Budgeting basics

A budget forms the foundation of every successful financial plan. A budget allows you to know and understand where your money is going each month and is crucial if you want to get a handle on your personal finances. Many people have a negative view of living on a budget- they think it means totally restricting what you spend and doing away with all the fun things in your life. But a budget is actually about knowing how much money you have and where it goes. It allows you to make smart choices on what you want to spend your money on.

At first, it may seem like a tedious exercise to sit down and create a workable budget. You may think that your financial house is already in order. But a good budget can help everyone! Whether you live from paycheck to paycheck or earn a sizeable income, a budget can keep your spending on track. It also lets you see exactly what you're spending your hard-earned money on which makes it easier to determine where you can make cuts. Freeing up more money enables you to put more funds toward your financial goals.

Exactly What is a Budget?

A budget is really not that complicated. In simple terms, it is a breakdown of how much money you have coming in (income) and how much you have going out (expenses). Without this important information, the road to financial independence will be a bumpy one.

Studies have shown that most people have an unrealistic idea about what they actually spend each month. It can be a shock to realize that the $5 cappuccino you purchase each morning on the way to work totals about $100 a month. When you compare it to making your coffee at home and taking it with you, the savings are obvious. A budget allows you to see the "big picture" as far as your spending habits. Until you know this, it's hard to make significant and positive changes.

Determining Your Income

This is the first step in creating a budget. Generally you can just check your pay stub for the correct amount. Be sure to list your net take-home pay, not gross income. If you are married, include your spouse's income. Also list any other sources of income, such as child support or alimony, investment dividends, or a second business.

Determining Expenses

After calculating your total monthly net income, you need to determine your expenses. Begin with your fixed, regular monthly bills. These will include your rent or mortgage payment, any car payments, insurance premiums, and taxes, if any. Some expenses can vary each month. Be sure to include all utility bills, all credit card debt, food and gasoline expenditures. Also list any recurring medical expenses, including prescriptions, and money spent on entertainment.

One of the easiest ways to get an accurate picture of what you are spending is to keep all receipts for an entire month and then add them up. Most people are surprised by how much they spend on "small" purchases. Looking over receipts is an excellent dose of reality when it comes to money management. It's hard to ignore the facts when you are staring at the actual receipts!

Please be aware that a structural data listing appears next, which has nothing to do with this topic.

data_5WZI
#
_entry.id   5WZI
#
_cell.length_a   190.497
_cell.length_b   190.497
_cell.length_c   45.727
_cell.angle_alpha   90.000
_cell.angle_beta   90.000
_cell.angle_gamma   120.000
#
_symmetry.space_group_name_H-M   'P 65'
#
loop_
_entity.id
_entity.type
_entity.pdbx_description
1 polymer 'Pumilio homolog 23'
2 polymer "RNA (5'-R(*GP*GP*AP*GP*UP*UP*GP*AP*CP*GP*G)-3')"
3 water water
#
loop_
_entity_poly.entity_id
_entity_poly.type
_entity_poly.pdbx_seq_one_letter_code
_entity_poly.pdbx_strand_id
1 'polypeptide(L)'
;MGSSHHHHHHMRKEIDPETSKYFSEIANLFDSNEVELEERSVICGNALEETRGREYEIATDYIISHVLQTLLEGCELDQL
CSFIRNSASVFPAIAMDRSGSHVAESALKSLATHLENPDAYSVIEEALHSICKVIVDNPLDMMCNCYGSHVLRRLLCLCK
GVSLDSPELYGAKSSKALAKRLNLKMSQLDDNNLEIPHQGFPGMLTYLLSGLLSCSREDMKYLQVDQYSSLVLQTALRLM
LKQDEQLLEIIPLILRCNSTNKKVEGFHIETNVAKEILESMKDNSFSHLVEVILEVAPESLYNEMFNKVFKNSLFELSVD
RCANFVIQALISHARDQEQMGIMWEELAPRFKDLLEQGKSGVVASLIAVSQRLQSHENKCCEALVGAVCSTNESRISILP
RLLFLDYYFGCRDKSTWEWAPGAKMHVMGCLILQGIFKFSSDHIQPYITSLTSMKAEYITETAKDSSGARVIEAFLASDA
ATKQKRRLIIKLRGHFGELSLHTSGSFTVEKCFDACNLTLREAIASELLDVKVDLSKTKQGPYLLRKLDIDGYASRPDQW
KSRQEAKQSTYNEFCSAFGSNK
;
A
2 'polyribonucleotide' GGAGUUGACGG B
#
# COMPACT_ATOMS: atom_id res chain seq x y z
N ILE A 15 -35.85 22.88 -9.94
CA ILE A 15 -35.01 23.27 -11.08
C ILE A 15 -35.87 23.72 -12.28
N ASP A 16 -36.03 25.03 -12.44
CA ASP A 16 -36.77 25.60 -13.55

What Happens Now

Once you have determined your total income and your total monthly expenses you will have a clearer picture of your financial situation. Just subtract your expenses from your income. You will have either a positive or negative number. Don't panic if you have more expenses than income. The whole reason for creating a budget is to show you where you can make positive cash-flow changes. If you don't have a handle on what you are spending, it's very easy to slide more and more into debt.

Many times, small changes in your spending habits can make a big difference. If you are married or have children, be sure to include the entire family in the budgeting process. On top of teaching your children invaluable lessons about managing money, a budget needs the cooperation and inclusion of every family member to work successfully.

The following suggestions can result in significant savings over time. Use these savings to apply to high-interest credit card debt or contribute to your retirement.

  • Eating out. Lunches and dinners at restaurants quickly add up. Try to cut back to once or twice a week instead of every day. Bring your lunch to work occasionally. Small changes add up!
  • Reduce your cable bill. Premium movie channels cost a lot. Netflix and other companies offer movies and television shows through DVDs or online. Don't continue to pay for services which you don't use.
  • Go to a matinee at the cinema. Most theatres offer discounted ticket prices for movies shown during the day.
  • Take advantage of coupons. Before going to the grocery, make a detailed list of what you need. Never shop when you are hungry! Use coupons for items on your list. Paper products are sometimes cheaper when bought in bulk.
  • Get rid of your landline phone. If you use your cell phone 99% of the time, consider dropping your land line. It's an unnecessary expense!
  • Combine your errands. Plan your trips to the grocery, dry cleaners, pharmacy, etc. so that you can do them all in one trip. This saves gas and time.